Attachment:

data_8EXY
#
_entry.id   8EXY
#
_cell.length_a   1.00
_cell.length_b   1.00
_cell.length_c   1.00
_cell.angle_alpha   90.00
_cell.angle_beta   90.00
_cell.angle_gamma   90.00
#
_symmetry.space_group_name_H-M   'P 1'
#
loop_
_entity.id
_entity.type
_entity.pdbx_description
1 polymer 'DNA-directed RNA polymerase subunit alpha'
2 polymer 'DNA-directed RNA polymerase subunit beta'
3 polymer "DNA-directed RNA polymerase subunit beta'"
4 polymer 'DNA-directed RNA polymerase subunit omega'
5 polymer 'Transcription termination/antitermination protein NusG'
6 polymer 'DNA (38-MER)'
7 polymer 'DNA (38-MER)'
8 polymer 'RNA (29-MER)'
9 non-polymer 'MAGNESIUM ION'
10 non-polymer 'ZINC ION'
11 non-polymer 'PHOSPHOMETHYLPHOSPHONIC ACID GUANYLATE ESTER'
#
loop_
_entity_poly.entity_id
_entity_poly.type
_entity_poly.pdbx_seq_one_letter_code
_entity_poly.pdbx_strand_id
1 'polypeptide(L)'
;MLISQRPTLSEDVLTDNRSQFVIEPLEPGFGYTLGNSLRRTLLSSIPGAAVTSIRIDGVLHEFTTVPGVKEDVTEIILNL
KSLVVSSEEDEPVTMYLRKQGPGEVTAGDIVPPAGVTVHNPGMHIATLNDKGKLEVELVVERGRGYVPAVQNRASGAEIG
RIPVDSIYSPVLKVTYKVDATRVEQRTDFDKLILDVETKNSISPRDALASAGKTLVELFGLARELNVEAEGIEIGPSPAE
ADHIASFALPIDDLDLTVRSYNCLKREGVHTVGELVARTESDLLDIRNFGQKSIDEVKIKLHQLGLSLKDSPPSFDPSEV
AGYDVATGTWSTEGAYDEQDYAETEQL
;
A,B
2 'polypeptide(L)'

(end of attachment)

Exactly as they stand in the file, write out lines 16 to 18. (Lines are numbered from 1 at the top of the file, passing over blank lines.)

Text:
_entity.type
_entity.pdbx_description
1 polymer 'DNA-directed RNA polymerase subunit alpha'